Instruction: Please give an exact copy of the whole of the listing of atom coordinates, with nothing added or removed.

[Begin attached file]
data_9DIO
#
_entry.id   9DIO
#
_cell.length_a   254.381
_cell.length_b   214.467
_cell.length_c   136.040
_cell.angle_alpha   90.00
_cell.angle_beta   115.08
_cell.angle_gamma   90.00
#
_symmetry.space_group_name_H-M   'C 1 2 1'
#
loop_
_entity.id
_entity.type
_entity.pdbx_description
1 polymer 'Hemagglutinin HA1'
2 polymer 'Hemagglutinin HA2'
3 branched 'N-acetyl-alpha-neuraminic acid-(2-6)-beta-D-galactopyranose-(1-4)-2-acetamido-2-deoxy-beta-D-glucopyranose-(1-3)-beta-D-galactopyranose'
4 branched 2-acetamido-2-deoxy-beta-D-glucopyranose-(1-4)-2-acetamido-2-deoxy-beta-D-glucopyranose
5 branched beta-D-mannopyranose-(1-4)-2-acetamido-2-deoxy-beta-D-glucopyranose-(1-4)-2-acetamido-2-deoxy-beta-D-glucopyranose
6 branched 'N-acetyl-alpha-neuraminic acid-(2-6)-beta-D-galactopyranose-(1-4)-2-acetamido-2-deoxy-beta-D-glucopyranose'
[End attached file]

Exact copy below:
data_9DIO
#
_entry.id   9DIO
#
_cell.length_a   254.381
_cell.length_b   214.467
_cell.length_c   136.040
_cell.angle_alpha   90.00
_cell.angle_beta   115.08
_cell.angle_gamma   90.00
#
_symmetry.space_group_name_H-M   'C 1 2 1'
#
loop_
_entity.id
_entity.type
_entity.pdbx_description
1 polymer 'Hemagglutinin HA1'
2 polymer 'Hemagglutinin HA2'
3 branched 'N-acetyl-alpha-neuraminic acid-(2-6)-beta-D-galactopyranose-(1-4)-2-acetamido-2-deoxy-beta-D-glucopyranose-(1-3)-beta-D-galactopyranose'
4 branched 2-acetamido-2-deoxy-beta-D-glucopyranose-(1-4)-2-acetamido-2-deoxy-beta-D-glucopyranose
5 branched beta-D-mannopyranose-(1-4)-2-acetamido-2-deoxy-beta-D-glucopyranose-(1-4)-2-acetamido-2-deoxy-beta-D-glucopyranose
6 branched 'N-acetyl-alpha-neuraminic acid-(2-6)-beta-D-galactopyranose-(1-4)-2-acetamido-2-deoxy-beta-D-glucopyranose'